“Word has it that some groups in the two cities planned to set up a blockade, aiming to take Gabriel out. Apparently he just got the jump on them. He’s celebrating on his damned station, claiming the other side was the attacker. I’m not sure how much of what he says you can believe, but we’ve got confirmation from our men on the ground that there are plenty of dead, and they aren’t Gabe’s people.”
“Whoa.” Deflated, Hang leaned back against the bookshelf where the radio sat.
“How many dead?” Marie asked.
“Reports range from just a few to hundreds, depending on who’s telling the story.”
Terry came back with the map, and they spread it out on the table. Mere inches separated Lincoln from their intended route on Interstate Seventy, inches that translated into only one hundred and seventy miles. And they still had three states to cross moving east.
Sound familiar? Does it sound like “Many sides” are at fault? How much more relevant can you get?
THE COLOR OF FEAR SERIES from Zumaya Publications and Lyndi Alexander
Xi San saved the life of a mysterious girl one night in his ravaged San Francisco neighborhood. He can’t get her out of his mind, but believes that she’s lost to him. Lin Kwan came to America to bring her scientist father Chinese medicinal herbs, hoping to stop the virus that killed most of the world’s Caucasians before it mutates to infect the rest of the world. On her way to finding him, she meets again the man who once saved her, a man she can’t forget.With a diverse group of fellow travelers, they head for St. Louis, where civilization is being rebuilt. Between them and safety, danger lurks—Gabriel, a self-styled religious leader and white supremacist, who has organized his army from Upper Midwest survivalist and militia followers, determined to take revenge for the white man.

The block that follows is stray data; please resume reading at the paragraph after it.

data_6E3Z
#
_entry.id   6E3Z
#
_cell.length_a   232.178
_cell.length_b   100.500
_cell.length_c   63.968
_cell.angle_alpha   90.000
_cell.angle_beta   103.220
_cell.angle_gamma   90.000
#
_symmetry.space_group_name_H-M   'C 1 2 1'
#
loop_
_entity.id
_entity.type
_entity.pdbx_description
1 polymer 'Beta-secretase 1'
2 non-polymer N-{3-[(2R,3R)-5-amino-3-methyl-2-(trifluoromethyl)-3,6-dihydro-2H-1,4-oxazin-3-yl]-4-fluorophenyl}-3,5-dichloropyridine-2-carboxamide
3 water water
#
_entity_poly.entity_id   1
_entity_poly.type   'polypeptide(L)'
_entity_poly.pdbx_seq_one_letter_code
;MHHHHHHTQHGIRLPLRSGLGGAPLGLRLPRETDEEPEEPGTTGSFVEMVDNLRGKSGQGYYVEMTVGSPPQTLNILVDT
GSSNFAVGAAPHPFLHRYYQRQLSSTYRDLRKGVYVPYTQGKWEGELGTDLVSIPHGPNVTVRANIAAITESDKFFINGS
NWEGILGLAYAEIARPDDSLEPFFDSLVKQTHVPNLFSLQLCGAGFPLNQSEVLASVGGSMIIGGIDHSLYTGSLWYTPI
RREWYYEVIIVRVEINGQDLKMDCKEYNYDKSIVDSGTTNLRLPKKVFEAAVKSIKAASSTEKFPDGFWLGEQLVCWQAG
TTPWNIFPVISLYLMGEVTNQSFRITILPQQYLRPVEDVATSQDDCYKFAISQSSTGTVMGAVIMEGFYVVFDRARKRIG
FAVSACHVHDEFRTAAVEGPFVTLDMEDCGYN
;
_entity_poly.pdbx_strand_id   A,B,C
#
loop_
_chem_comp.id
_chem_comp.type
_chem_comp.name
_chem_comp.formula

But Gabriel isn’t their only enemy. Before they reach their destination, they will battle nature, prejudice and even those hidden among them who wish their destruction.
Book Three–ADVERSARIES Coming Soon!
After terrorists unleash a virus on the world that kills most of the Caucasian population, Lin Kwan has finally found her scientist father in America and can deliver the precious herbs he asked her to bring from China. But their reunion is nothing like she expected.
Survivalist and white supremacist Gabriel leads his army of Angels against the new U.S. capital of St. Louis, determined to punish those who lived through the horrors of the virus and re-establish whites as the ruling class. He plans to tear out the heart of the city by first destroying its heroes, then negotiating its surrender.
Xi San, Valery Paz, Eddie Garrick and the other survivors rally to fend off Gabriel’s attack, only to find their city under siege from a much more insidious opponent–the remains of the federal government bureaucracy, which insists on taking control.
And assassin Jin Piao has never been closer to his objective, now that Kwan, her father and the healing medicines are within his grasp. Will he follow his orders and kill them, to save his own wife and child?
Posted on August 16, 2017, in antifa reading, book, fiction, post-apocalyptic, Uncategorized, writing, young adult sci-fi, young adult trilogy and tagged adventure, Adversaries, American Vanguard, book, Destinations, ethnic, Gabriel, hate, Holocaust, journey, KMOX radio, Lyndi Alexander, nationalist, Posse Comitatus, post-apocalyptic, racist, strong women, survivors, vigilante, white supremacist, Windmills, writer, YA, Zumaya Publications. Bookmark the permalink. Comments Off on The sadness of being relevant: White Supremacy isn’t history, friends.